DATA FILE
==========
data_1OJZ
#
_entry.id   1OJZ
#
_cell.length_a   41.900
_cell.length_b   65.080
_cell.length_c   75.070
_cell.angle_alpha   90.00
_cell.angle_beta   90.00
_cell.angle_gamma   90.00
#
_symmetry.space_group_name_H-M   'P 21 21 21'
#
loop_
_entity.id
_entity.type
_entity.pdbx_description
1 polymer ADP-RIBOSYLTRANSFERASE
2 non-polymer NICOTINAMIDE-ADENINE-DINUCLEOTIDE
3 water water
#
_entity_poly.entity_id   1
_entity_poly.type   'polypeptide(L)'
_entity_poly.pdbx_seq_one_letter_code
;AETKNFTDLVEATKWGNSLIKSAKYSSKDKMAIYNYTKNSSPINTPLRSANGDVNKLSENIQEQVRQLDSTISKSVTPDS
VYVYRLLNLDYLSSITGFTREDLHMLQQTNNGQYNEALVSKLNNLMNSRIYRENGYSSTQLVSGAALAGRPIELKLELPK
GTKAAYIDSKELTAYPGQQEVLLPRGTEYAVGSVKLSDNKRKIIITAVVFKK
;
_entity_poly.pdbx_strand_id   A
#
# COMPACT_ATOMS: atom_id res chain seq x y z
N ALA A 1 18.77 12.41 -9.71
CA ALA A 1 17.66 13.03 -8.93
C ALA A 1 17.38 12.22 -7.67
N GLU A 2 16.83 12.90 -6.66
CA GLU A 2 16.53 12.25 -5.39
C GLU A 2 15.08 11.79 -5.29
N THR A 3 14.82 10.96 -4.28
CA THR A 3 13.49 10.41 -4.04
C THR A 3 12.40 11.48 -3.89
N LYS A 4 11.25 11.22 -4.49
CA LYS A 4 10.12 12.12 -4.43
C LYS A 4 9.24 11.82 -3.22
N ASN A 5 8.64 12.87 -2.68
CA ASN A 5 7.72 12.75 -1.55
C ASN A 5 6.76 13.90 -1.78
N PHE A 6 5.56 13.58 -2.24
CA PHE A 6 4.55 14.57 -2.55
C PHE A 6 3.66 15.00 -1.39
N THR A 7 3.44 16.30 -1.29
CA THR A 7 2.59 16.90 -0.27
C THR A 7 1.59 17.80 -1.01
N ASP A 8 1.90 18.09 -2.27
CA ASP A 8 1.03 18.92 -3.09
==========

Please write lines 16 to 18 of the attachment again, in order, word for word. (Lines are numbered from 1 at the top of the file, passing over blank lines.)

_entity.type
_entity.pdbx_description
1 polymer ADP-RIBOSYLTRANSFERASE